Baraja Edad Media, fantasy Spanish-suited medieval playing cards published Mas-Reynals, Barcelona, 1993. Designed by M. Malé and illustrated by V. Maza.
Medieval style playing cards commemorating the Battle of Grunwald (1410), designed and published by Studio Wena, 2011
Unique pack of playing cards created for the British Museum with illustrations by Frances Button.
Daveluy produced card games between c.1840 and 1890. Many of his playing cards have historical connotations and show figures with a landscape background.
During the second half of the fifteenth century, with printing technology commercially established and playing cards already a mass-produced commodity, a succession of masterly German engravers practised their art and decorative playing cards reached a zenith.
“Europe” designed by Teodoro N. Miciano and printed by Heraclio Fournier in 1962, portraying XIV century European fashions.
Set of medieval playing cards with King, Queen, Knave and numeral cards from one to ten in each of four suits which refer to the activity of hunting, as practiced by the nobility.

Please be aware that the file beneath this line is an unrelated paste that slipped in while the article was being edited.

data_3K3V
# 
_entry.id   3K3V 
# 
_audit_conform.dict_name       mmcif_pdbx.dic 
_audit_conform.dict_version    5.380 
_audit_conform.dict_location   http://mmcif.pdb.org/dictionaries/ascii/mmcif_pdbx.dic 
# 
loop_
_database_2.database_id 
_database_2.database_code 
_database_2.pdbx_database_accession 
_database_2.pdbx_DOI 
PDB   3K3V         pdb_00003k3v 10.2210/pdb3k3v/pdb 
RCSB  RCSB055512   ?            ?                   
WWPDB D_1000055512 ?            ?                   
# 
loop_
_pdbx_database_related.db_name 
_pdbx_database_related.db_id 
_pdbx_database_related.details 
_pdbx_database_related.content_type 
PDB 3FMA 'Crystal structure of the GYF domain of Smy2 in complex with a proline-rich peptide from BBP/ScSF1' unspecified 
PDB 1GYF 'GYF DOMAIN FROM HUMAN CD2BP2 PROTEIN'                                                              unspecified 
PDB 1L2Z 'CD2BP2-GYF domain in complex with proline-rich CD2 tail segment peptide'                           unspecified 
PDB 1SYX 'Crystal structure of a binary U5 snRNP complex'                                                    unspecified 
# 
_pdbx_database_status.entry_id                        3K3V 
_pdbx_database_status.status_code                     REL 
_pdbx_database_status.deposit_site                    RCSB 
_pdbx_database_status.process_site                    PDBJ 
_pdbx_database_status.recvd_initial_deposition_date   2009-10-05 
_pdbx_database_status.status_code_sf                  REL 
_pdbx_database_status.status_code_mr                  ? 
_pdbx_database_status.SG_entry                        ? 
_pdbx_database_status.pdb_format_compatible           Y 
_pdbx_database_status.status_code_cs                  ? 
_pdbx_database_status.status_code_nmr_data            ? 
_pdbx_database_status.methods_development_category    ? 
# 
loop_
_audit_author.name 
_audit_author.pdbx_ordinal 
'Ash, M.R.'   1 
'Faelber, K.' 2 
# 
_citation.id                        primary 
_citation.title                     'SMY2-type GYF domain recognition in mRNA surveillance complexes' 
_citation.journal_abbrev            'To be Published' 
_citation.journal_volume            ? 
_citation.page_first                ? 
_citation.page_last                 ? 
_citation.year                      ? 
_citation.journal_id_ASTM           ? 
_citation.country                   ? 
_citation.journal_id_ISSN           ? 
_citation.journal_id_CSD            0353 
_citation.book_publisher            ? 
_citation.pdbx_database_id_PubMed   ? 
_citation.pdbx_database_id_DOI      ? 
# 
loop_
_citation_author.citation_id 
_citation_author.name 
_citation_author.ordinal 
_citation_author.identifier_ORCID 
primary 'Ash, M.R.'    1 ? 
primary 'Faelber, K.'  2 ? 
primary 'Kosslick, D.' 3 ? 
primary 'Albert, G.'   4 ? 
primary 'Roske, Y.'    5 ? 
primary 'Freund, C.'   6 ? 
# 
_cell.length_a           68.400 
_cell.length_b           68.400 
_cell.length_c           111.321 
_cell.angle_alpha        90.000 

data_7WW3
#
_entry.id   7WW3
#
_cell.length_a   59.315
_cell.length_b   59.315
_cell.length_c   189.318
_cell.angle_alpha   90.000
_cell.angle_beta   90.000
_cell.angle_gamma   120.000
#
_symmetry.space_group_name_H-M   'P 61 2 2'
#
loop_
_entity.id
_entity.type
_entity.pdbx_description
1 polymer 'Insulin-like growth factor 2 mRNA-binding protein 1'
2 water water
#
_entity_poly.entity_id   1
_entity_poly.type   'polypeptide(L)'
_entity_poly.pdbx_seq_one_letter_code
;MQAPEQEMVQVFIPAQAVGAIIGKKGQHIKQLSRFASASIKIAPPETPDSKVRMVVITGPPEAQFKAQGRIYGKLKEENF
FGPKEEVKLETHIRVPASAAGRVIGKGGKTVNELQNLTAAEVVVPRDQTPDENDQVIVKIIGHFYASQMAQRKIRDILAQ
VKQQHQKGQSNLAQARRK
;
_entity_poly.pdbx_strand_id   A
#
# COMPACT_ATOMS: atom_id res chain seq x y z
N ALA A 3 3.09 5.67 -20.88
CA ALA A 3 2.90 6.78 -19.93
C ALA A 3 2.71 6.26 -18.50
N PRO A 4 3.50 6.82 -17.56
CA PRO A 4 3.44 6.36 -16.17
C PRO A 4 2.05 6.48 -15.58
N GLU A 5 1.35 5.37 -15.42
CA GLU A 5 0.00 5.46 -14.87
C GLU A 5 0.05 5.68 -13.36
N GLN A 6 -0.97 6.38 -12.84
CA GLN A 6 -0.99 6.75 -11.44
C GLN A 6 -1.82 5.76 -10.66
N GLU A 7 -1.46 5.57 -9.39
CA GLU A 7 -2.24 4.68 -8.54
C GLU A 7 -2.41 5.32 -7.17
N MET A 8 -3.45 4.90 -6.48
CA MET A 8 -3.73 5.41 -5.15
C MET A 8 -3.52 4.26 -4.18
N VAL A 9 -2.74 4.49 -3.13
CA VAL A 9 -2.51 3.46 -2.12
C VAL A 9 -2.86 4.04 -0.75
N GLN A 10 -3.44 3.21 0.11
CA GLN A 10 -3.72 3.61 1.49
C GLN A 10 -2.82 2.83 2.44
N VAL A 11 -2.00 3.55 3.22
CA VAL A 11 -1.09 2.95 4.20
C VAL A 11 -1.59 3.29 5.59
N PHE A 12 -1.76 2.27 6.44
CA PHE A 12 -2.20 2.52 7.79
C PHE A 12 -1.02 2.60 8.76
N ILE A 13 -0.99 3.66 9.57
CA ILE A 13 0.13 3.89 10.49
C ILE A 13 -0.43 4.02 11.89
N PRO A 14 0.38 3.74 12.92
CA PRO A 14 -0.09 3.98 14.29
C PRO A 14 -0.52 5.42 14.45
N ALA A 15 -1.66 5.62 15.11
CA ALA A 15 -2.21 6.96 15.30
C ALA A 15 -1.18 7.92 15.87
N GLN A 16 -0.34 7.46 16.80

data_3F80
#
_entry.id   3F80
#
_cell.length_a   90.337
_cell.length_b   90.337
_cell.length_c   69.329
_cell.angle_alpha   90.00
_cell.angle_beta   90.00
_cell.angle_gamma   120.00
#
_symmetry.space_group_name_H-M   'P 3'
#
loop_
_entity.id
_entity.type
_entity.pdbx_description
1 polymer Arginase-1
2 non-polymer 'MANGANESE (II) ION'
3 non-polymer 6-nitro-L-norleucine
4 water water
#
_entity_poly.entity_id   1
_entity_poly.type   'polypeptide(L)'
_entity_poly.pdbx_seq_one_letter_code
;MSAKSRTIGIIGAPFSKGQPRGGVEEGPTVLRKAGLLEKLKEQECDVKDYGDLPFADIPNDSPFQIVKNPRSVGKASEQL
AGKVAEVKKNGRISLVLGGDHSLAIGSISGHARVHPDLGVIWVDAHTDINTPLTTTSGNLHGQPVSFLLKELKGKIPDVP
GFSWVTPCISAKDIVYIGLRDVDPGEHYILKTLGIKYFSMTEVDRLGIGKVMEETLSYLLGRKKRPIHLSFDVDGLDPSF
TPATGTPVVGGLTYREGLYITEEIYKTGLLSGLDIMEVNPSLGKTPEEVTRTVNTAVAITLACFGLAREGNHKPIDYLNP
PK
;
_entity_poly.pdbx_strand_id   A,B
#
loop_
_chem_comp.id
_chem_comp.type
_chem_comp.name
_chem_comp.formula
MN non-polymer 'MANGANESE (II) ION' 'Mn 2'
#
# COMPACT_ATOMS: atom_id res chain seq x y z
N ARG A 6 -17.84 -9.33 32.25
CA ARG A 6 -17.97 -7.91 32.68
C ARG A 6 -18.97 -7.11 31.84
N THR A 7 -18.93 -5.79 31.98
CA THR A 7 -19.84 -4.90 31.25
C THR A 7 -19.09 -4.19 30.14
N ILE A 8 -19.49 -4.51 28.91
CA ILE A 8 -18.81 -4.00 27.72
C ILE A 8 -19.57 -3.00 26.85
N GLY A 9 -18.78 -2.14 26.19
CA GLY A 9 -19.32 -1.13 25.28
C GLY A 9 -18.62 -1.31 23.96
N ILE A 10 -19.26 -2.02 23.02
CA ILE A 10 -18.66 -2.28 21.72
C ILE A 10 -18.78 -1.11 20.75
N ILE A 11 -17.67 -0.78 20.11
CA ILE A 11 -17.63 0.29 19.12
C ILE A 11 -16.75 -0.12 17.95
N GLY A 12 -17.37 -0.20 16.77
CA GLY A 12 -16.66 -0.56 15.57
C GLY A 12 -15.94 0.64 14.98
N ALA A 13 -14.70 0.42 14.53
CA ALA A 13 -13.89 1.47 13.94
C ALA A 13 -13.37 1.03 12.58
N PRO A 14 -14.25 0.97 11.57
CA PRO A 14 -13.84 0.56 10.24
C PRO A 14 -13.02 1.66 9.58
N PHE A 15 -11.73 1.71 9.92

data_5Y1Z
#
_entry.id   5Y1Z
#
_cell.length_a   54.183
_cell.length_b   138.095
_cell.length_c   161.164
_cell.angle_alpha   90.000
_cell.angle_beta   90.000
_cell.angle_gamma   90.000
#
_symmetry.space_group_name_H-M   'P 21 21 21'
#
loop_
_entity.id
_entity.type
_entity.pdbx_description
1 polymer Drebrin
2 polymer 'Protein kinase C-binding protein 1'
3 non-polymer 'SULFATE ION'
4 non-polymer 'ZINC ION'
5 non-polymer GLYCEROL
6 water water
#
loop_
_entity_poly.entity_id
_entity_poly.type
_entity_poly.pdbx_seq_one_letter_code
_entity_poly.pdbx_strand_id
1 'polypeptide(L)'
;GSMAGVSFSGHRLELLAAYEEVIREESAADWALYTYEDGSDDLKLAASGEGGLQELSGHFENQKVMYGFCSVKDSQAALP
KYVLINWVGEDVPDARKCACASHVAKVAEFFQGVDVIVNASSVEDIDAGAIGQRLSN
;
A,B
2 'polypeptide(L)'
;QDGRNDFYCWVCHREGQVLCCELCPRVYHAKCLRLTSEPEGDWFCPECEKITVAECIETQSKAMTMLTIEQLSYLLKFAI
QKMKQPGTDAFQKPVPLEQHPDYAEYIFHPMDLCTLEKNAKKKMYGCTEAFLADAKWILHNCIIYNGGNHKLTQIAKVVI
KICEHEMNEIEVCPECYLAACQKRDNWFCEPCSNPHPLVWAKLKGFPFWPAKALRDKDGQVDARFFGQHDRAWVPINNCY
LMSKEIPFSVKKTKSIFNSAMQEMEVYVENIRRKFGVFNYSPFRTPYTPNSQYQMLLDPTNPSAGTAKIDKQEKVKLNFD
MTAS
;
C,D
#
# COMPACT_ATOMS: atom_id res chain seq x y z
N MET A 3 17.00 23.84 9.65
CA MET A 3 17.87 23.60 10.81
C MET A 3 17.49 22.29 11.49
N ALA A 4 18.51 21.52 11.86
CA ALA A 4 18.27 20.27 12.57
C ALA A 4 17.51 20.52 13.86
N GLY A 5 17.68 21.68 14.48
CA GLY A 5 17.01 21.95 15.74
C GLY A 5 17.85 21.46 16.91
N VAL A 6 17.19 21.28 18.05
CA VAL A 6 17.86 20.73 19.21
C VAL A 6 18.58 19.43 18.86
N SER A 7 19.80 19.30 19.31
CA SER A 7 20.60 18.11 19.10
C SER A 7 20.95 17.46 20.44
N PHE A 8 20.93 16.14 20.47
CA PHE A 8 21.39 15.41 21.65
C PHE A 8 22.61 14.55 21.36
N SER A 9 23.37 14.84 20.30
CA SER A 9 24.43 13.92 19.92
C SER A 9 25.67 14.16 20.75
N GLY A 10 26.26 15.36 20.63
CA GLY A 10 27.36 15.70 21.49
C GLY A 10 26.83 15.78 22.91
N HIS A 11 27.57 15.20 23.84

“Four Centuries” playing cards by Esselte Öbergs with court cards depicted as caricatures from different historical periods.
Gambling and Vice in the Hours of Charles V: card-playing in the local tavern
Medieval View of Gambling in the ‘Garden of Earthly Delights’ by Jheronimus Bosch
“Jeu de Bataille” card game published by Éditions Willeb, Paris. The court cards represent characters from different nationalities or ethnic groups who are presumably engaged in battle
Quénioux believed that aesthetic feelings are the highest values: “C’est précisément cet amour de l’artisan pour le travail qu’il accomplit, la satisfaction intime qu’il en éprouve, qui ont donné naissance à tous les arts et qui ont fait dire que l’art est la joie dans le travail”.
Playing Cards by the Master of the Banderoles, one of the earliest professional printmakers, c.1470.